If you work in the City of London, you may not want to work for Jacob Rees-Mogg. The Conservative MP for North East Somerset is, after all, synonymous with the sort of hard Brexit that most people in financial services would prefer to avoid. Rees-Mogg is less well known, however, for his side-gig as co-founder of Somerset Capital Management, an emerging markets fund manager with around $9.6bn of assets under management.
Now is not necessarily the time to be working for an emerging market fund and Somerset Capital's returns have historically trailed some its rivals. But the company - which says it invests in companies with, 'the ability to earn an attractive and sustainable return on capital over the course of a business cycle' - has several things going for it. Most notable is pay, which appears to be allocated remarkably fairly.
In the last year for which accounts are available (the 12 months to March 2017), Somerset Capital distributed £21m in profits to its members (partners). Somerset Capital had 20 members in 2017 and has 19 (current) listed employees on the FCA Register. Basically, almost everyone there is a partner. And with the highest paid of the 20 partners receiving £1m of the £21m 2017 profit pot, pay seems strangely equitable compared to many hedge funds in London.
This fairness is intentional. “I’m a big believer in an egalitarian ownership structure,” Dominic Johnson, Somerset's CEO and one of Mogg's co-founders, told the Financial Times in 2013. Johnson added that Somerset deliberately kept fixed pay low (it averaged £110k five years ago) and gave everyone a stake in the fund's performance: "We want to incentivise [our fund managers] to reduce risk in each others’ portfolios. They are a tight family, working with each other, criticising each other.”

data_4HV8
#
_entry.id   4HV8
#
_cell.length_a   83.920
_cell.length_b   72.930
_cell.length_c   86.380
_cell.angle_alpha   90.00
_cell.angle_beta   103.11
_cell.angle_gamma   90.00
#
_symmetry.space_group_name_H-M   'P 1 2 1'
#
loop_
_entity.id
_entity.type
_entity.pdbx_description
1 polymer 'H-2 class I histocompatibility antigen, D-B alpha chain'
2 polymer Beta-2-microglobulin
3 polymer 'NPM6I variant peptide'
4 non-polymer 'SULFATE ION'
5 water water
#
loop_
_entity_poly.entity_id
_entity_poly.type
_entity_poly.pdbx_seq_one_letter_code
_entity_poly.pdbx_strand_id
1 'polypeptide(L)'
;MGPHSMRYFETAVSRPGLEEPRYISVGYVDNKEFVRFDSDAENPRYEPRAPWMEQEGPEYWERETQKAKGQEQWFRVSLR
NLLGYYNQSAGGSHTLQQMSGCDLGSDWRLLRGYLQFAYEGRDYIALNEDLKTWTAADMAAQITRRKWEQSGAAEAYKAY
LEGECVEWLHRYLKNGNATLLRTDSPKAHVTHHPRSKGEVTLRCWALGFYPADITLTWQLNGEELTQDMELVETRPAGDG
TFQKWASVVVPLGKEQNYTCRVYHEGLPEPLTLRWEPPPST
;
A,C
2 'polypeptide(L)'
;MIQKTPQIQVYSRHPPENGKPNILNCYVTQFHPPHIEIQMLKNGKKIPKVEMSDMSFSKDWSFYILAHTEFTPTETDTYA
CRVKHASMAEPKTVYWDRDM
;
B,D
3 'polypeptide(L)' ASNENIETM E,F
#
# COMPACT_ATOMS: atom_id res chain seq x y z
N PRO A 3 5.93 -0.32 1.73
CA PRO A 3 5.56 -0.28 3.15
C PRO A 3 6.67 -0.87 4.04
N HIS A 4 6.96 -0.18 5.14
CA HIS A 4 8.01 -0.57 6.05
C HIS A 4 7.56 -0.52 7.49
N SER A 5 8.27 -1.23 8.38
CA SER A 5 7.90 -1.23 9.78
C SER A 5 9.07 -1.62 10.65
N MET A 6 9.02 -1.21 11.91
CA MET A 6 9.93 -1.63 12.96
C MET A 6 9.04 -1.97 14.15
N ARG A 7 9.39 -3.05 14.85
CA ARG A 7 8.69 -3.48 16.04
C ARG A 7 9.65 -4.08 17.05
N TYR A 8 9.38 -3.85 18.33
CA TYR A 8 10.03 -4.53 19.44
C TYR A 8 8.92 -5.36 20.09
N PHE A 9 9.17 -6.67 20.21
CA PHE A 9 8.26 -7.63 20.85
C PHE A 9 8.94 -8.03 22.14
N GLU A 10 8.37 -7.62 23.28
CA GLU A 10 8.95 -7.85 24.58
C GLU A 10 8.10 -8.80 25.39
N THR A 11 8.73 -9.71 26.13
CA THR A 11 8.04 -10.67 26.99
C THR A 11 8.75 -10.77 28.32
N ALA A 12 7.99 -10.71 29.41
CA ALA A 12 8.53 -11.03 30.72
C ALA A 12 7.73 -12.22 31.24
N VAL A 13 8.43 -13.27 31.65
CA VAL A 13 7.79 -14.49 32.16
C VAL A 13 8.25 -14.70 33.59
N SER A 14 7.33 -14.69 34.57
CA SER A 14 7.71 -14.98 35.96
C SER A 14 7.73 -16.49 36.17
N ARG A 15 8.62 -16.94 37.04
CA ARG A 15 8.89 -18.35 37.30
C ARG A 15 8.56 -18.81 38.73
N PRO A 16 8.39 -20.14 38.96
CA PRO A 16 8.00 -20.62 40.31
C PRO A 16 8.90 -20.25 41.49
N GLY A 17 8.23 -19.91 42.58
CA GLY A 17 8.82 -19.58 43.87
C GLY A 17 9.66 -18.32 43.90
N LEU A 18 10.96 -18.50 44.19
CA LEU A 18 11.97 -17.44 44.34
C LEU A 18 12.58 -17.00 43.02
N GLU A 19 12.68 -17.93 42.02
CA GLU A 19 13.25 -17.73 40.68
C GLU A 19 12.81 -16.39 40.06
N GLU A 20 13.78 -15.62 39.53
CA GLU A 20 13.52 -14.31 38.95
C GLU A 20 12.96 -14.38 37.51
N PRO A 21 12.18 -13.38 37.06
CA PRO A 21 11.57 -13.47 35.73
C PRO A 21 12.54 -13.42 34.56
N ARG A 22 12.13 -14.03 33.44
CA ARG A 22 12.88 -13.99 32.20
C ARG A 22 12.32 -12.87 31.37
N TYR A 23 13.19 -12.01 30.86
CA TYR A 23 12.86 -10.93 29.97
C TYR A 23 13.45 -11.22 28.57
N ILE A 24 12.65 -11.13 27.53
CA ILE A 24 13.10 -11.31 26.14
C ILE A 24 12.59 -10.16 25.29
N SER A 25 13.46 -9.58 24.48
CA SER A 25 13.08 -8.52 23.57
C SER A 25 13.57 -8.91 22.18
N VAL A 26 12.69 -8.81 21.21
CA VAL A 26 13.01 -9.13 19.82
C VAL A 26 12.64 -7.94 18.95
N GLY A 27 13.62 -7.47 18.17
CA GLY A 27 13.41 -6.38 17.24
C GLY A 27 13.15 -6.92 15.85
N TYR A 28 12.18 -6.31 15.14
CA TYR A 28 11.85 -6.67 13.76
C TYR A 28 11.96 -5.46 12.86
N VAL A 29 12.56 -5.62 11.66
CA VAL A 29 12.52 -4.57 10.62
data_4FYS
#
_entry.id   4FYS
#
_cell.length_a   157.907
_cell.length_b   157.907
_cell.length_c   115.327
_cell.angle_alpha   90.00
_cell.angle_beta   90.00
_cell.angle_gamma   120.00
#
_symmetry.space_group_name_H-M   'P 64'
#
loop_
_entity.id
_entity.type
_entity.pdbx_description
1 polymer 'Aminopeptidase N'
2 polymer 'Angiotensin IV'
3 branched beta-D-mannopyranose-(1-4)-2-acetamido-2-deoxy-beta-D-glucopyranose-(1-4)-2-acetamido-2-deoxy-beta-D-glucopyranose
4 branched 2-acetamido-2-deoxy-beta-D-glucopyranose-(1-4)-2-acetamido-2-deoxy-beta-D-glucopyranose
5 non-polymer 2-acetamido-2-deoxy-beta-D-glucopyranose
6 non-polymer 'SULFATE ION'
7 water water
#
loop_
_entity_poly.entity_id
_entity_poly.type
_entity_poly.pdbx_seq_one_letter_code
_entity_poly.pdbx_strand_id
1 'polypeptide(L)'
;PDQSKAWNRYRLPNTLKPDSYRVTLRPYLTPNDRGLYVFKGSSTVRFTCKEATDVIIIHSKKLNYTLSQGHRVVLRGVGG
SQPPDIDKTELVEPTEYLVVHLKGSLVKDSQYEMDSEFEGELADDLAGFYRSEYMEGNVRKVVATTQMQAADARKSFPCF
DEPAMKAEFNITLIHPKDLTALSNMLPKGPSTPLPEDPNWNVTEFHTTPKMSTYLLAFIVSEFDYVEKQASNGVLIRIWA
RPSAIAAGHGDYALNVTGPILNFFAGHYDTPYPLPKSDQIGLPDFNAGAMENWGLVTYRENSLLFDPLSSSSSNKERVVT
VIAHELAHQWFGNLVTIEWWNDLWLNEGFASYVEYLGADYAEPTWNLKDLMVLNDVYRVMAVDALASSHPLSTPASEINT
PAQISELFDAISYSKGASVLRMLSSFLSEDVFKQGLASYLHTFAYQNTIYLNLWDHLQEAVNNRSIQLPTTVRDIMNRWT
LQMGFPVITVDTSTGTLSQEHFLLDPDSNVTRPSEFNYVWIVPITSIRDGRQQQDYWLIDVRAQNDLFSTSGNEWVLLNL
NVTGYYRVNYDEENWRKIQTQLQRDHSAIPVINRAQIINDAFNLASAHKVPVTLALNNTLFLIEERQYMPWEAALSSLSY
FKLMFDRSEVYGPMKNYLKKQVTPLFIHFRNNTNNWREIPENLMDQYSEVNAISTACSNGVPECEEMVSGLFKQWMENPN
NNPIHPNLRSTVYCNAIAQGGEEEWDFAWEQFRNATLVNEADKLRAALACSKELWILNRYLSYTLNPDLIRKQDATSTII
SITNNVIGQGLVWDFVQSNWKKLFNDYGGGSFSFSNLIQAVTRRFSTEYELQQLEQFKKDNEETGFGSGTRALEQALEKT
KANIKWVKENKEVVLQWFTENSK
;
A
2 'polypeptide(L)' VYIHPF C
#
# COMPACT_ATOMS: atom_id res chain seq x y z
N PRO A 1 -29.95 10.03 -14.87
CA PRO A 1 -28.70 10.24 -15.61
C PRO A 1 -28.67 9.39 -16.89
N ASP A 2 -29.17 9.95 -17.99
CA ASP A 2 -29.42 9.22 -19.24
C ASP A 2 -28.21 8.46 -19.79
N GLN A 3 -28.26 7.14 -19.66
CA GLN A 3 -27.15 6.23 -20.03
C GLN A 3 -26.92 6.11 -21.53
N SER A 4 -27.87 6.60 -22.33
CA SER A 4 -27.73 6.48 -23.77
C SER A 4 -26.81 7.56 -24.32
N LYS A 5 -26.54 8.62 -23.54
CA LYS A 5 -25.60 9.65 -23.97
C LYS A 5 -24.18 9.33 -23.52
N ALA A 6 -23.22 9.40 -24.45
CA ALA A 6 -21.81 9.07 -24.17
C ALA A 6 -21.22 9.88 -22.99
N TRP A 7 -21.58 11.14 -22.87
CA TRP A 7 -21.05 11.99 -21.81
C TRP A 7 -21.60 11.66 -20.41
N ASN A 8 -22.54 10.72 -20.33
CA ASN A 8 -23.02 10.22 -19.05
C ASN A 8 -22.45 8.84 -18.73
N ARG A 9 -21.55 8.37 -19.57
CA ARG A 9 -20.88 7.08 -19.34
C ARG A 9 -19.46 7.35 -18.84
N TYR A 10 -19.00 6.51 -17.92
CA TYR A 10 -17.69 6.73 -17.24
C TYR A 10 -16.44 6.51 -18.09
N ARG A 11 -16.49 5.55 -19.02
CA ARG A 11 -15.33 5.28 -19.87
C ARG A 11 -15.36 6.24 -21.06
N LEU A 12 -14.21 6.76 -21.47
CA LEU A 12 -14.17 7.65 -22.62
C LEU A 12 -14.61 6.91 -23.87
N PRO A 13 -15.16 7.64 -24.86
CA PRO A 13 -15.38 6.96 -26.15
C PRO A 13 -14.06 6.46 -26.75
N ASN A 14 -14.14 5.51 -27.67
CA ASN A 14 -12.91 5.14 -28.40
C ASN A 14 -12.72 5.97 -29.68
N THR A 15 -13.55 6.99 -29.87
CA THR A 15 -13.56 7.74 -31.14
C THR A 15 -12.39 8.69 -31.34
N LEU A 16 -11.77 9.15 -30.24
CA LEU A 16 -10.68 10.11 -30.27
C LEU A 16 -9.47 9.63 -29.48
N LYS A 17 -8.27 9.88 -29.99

Somerset's close-knit, highly egalitarian environment might be why people hardly ever leave. The FCA Register suggests no one has quit for a rival firm in the past 11 years. During that time, only three people have gone in total. - Each of them seemingly retiring or leaving the industry.
So how do you get to work for the workers' paradise founded by Mogg, Dominic Johnson and Edward Robertson in 2007?
Pedigree may help, along with political links. Robertson is the son of a former Rolls Royce Chairman. Johnson, who describes himself as a, "good capitalist”, is a close friend of David Cameron, a descendant of 17th-century statesman Lord Somers of Evesham, and an ex-Tory councillor. Other employees include Mark Asquith, a descendant of Britain's Liberal prime minister from 1908 to 1916.
Not everyone at Somerset read classics at Oxbridge and has a rarefied aristocratic background, however. - Partners include Kumar Pandit, a Latin American analyst who graduated from Kingston Business School, and Conor Devlin in client services, who graduated from Queens University in Belfast.
The bad news is that Somerset Capital very rarely recruits senior staff: the FCA puts its last registered hire in July 2016. However, it operates a graduate recruitment program, run by partner Oliver Crawley, which recruits two to three juniors a year, typically sourced from recruitment consultants, university careers fairs and direct applications.
Somerset Capital has a lot going for it. The only downside (which some may see as an upside) is that you won't get to work much with Rees-Mogg. He doesn't run any money and insiders say he's only there 30 hours a month: he's busy doing other things.
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